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Discovery of Prognostic Biomarker Candidates of Lacunar Infarction by Quantitative Proteomics of Microvesicles Enriched Plasma

  • Arnab Datta,

    Affiliations School of Biological Sciences, Nanyang Technological University, Singapore, Singapore, Department of Pharmacology, Yong Loo Lin School of Medicine, National University of Singapore, Singapore, Singapore

  • Christopher P. Chen,

    Affiliations Memory, Aging and Cognition Centre, National University Health System, Singapore, Singapore, Department of Pharmacology, Yong Loo Lin School of Medicine, National University of Singapore, Singapore, Singapore

  • Siu Kwan Sze

    Affiliation School of Biological Sciences, Nanyang Technological University, Singapore, Singapore



Lacunar infarction (LACI) is a subtype of acute ischemic stroke affecting around 25% of all ischemic stroke cases. Despite having an excellent recovery during acute phase, certain LACI patients have poor mid- to long-term prognosis due to the recurrence of vascular events or a decline in cognitive functions. Hence, blood-based biomarkers could be complementary prognostic and research tools.

Methods and Finding

Plasma was collected from forty five patients following a non-disabling LACI along with seventeen matched control subjects. The LACI patients were monitored prospectively for up to five years for the occurrence of adverse outcomes and grouped accordingly (i.e., LACI-no adverse outcome, LACI-recurrent vascular event, and LACI-cognitive decline without any recurrence of vascular events). Microvesicles-enriched fractions isolated from the pooled plasma of four groups were profiled by an iTRAQ-guided discovery approach to quantify the differential proteome. The data have been deposited to the ProteomeXchange with identifier PXD000748. Bioinformatics analysis and data mining revealed up-regulation of brain-specific proteins including myelin basic protein, proteins of coagulation cascade (e.g., fibrinogen alpha chain, fibrinogen beta chain) and focal adhesion (e.g., integrin alpha-IIb, talin-1, and filamin-A) while albumin was down-regulated in both groups of patients with adverse outcome.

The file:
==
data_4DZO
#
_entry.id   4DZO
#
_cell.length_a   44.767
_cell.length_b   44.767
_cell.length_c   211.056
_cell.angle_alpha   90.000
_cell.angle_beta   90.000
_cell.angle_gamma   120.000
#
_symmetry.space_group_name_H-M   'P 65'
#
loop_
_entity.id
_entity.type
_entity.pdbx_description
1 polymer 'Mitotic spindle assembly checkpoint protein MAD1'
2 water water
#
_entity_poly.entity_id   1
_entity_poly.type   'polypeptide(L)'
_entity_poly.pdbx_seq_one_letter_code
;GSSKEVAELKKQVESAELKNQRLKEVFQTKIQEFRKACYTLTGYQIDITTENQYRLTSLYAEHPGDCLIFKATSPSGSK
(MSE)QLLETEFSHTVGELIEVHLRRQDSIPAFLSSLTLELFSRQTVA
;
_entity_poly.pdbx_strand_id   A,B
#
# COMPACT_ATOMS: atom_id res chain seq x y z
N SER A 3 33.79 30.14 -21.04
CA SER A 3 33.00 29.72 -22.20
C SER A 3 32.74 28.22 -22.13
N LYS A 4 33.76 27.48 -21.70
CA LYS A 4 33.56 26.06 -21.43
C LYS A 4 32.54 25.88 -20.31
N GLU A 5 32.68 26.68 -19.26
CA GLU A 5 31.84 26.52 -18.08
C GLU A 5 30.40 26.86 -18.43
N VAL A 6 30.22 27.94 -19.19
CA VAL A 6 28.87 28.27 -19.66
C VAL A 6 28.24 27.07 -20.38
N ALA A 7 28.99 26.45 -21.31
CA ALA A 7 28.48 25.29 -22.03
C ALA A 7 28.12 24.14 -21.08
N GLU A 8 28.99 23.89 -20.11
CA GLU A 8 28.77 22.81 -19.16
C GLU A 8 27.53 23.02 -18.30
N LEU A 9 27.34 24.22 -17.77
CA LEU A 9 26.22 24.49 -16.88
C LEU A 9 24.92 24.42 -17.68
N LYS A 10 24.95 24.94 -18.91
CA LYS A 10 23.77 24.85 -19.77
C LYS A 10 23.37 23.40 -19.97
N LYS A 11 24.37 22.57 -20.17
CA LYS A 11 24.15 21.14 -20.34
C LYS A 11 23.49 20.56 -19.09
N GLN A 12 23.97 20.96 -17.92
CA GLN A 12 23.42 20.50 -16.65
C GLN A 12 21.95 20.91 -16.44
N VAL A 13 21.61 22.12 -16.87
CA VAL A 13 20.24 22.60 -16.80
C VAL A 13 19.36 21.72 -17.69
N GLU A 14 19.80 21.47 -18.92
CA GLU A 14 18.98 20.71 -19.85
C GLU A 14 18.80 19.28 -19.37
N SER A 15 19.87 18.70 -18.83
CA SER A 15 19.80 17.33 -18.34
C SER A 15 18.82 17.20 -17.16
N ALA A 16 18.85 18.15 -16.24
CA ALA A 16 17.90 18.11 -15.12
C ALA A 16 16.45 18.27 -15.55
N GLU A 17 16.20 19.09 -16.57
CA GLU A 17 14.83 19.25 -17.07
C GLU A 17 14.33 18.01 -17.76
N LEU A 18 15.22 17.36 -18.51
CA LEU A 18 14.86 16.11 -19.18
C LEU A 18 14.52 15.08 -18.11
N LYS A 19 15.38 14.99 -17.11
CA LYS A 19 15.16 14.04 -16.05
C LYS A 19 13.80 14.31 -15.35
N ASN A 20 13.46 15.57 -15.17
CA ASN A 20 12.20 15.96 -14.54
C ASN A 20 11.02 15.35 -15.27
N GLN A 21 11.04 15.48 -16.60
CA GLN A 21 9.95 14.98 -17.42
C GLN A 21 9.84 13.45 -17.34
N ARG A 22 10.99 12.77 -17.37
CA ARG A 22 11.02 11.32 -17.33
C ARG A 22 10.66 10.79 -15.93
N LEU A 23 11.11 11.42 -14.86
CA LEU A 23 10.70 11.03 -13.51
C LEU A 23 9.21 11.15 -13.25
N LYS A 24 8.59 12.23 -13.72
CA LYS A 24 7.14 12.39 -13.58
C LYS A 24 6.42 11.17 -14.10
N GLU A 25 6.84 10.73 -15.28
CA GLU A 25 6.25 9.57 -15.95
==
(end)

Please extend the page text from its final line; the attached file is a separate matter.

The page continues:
This data set may offer important insight into the mechanisms of poor prognosis and provide candidate prognostic biomarkers for validation on larger cohort of individual LACI patients.


Lacunar infarction (LACI) is a subtype of ischemic stroke that accounts for approximately a quarter of all ischemic stroke cases with a higher prevalence in south Asian population [1], [2]. Current stroke guidelines do not differentiate between lacunar and non-lacunar strokes (e.g. large vessel stroke or cardioembolic) with respect to treatment or risk factor modification [1], [3]. Similarly, many of the major secondary stroke prevention trials have not distinguished between different types of ischemic stroke, which may be important in determining the differential protective influence of various therapeutic approaches (e.g., antiplatelet drugs or thrombolysis) [1], [4]. However, mounting evidence suggests differences in LACI pathology in comparison with non-lacunar strokes [1]. Nevertheless, LACI remains a poorly understood area in terms of its etiology, pathophysiology, and more importantly prognosis [2], [5].

Unlike non-lacunar subtypes of ischemic stroke, the short-term prognosis of ischemic small-vessel disease (SVD), including LACI is more favorable with an almost negligible early mortality, an absence of neuropsychological impairment and an excellent neurological recovery. However, LACI causes an increase in the mid- or long-term risk of recurrent vascular events and cognitive impairment or neuropsychological abnormalities. It has been shown recently that the proportion of dementia caused by SVD ranges from 36 to 67% [6]. Therefore, identifying the patient cohorts that are at mid- or long-term risk for recurrent vascular events or secondary complications such as vascular cognitive impairment may allow for improved treatment and prevention paradigms.

Blood-based biomarkers can serve as an alternative tool to complement and improve the prognostic ability of clinical features and neuroimaging. Biomarker for prognosis of ischemic stroke is a relatively new concept compared to biomarkers for diagnosis. No single or panel of blood-based biomarkers has been validated by clinical trials for stroke or related secondary complications. Blood, CSF [7] or brain extracellular fluid [8] has been used as starting materials for biomarker discovery in stroke. Although several studies had been performed to validate protein biomarkers from blood [9], [10], [11], only a few of them were directed specifically to SVD [12], [13], [14], [15]. In addition, most have tried to validate one or a few candidates and although suggested, a proteomics result-guided discovery approach has never been utilized to discover a panel of potential stroke biomarkers [9]. This unbiased systematic approach could be complementary to the traditional hypothesis-driven approach of targeted selection and validation of a single or few proteins.